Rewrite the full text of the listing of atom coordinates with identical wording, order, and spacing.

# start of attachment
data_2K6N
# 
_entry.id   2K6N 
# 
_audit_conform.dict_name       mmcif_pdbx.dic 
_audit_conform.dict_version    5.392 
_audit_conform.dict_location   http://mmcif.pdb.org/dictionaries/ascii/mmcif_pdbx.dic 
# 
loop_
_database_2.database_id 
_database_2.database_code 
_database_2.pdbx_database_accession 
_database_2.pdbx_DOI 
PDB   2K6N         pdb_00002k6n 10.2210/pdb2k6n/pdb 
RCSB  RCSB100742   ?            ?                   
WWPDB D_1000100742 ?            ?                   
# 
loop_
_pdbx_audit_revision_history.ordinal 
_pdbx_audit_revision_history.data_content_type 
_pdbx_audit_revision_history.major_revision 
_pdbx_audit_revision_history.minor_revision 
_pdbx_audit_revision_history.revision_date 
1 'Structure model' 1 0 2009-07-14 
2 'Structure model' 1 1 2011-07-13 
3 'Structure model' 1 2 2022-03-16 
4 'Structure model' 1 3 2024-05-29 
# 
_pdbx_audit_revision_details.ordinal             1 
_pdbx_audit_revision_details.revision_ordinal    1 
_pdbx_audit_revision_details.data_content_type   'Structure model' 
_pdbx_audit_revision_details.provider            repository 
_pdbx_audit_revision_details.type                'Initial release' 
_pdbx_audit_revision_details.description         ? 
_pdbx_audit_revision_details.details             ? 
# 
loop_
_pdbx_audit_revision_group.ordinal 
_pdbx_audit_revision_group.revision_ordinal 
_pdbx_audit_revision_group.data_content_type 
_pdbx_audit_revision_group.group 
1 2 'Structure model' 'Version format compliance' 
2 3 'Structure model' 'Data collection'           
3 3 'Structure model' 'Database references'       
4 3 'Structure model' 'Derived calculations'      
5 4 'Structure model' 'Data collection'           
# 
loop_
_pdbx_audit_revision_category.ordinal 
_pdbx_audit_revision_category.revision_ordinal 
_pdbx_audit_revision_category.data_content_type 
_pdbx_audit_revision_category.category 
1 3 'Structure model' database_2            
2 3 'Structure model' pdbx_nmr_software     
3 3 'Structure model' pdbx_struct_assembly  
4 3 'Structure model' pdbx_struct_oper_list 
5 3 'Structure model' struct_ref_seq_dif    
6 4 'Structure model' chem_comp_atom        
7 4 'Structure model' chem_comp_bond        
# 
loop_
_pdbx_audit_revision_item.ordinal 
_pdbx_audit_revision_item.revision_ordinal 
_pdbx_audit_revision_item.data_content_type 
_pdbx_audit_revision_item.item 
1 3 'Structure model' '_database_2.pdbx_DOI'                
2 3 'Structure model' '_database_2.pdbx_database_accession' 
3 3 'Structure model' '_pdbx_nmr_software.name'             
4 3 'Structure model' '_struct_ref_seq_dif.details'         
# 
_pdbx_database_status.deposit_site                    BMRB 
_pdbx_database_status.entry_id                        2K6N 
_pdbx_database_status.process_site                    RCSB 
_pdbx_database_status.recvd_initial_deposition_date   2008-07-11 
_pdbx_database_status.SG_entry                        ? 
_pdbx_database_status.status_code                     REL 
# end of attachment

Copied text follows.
data_2K6N
# 
_entry.id   2K6N 
# 
_audit_conform.dict_name       mmcif_pdbx.dic 
_audit_conform.dict_version    5.392 
_audit_conform.dict_location   http://mmcif.pdb.org/dictionaries/ascii/mmcif_pdbx.dic 
# 
loop_
_database_2.database_id 
_database_2.database_code 
_database_2.pdbx_database_accession 
_database_2.pdbx_DOI 
PDB   2K6N         pdb_00002k6n 10.2210/pdb2k6n/pdb 
RCSB  RCSB100742   ?            ?                   
WWPDB D_1000100742 ?            ?                   
# 
loop_
_pdbx_audit_revision_history.ordinal 
_pdbx_audit_revision_history.data_content_type 
_pdbx_audit_revision_history.major_revision 
_pdbx_audit_revision_history.minor_revision 
_pdbx_audit_revision_history.revision_date 
1 'Structure model' 1 0 2009-07-14 
2 'Structure model' 1 1 2011-07-13 
3 'Structure model' 1 2 2022-03-16 
4 'Structure model' 1 3 2024-05-29 
# 
_pdbx_audit_revision_details.ordinal             1 
_pdbx_audit_revision_details.revision_ordinal    1 
_pdbx_audit_revision_details.data_content_type   'Structure model' 
_pdbx_audit_revision_details.provider            repository 
_pdbx_audit_revision_details.type                'Initial release' 
_pdbx_audit_revision_details.description         ? 
_pdbx_audit_revision_details.details             ? 
# 
loop_
_pdbx_audit_revision_group.ordinal 
_pdbx_audit_revision_group.revision_ordinal 
_pdbx_audit_revision_group.data_content_type 
_pdbx_audit_revision_group.group 
1 2 'Structure model' 'Version format compliance' 
2 3 'Structure model' 'Data collection'           
3 3 'Structure model' 'Database references'       
4 3 'Structure model' 'Derived calculations'      
5 4 'Structure model' 'Data collection'           
# 
loop_
_pdbx_audit_revision_category.ordinal 
_pdbx_audit_revision_category.revision_ordinal 
_pdbx_audit_revision_category.data_content_type 
_pdbx_audit_revision_category.category 
1 3 'Structure model' database_2            
2 3 'Structure model' pdbx_nmr_software     
3 3 'Structure model' pdbx_struct_assembly  
4 3 'Structure model' pdbx_struct_oper_list 
5 3 'Structure model' struct_ref_seq_dif    
6 4 'Structure model' chem_comp_atom        
7 4 'Structure model' chem_comp_bond        
# 
loop_
_pdbx_audit_revision_item.ordinal 
_pdbx_audit_revision_item.revision_ordinal 
_pdbx_audit_revision_item.data_content_type 
_pdbx_audit_revision_item.item 
1 3 'Structure model' '_database_2.pdbx_DOI'                
2 3 'Structure model' '_database_2.pdbx_database_accession' 
3 3 'Structure model' '_pdbx_nmr_software.name'             
4 3 'Structure model' '_struct_ref_seq_dif.details'         
# 
_pdbx_database_status.deposit_site                    BMRB 
_pdbx_database_status.entry_id                        2K6N 
_pdbx_database_status.process_site                    RCSB 
_pdbx_database_status.recvd_initial_deposition_date   2008-07-11 
_pdbx_database_status.SG_entry                        ? 
_pdbx_database_status.status_code                     REL 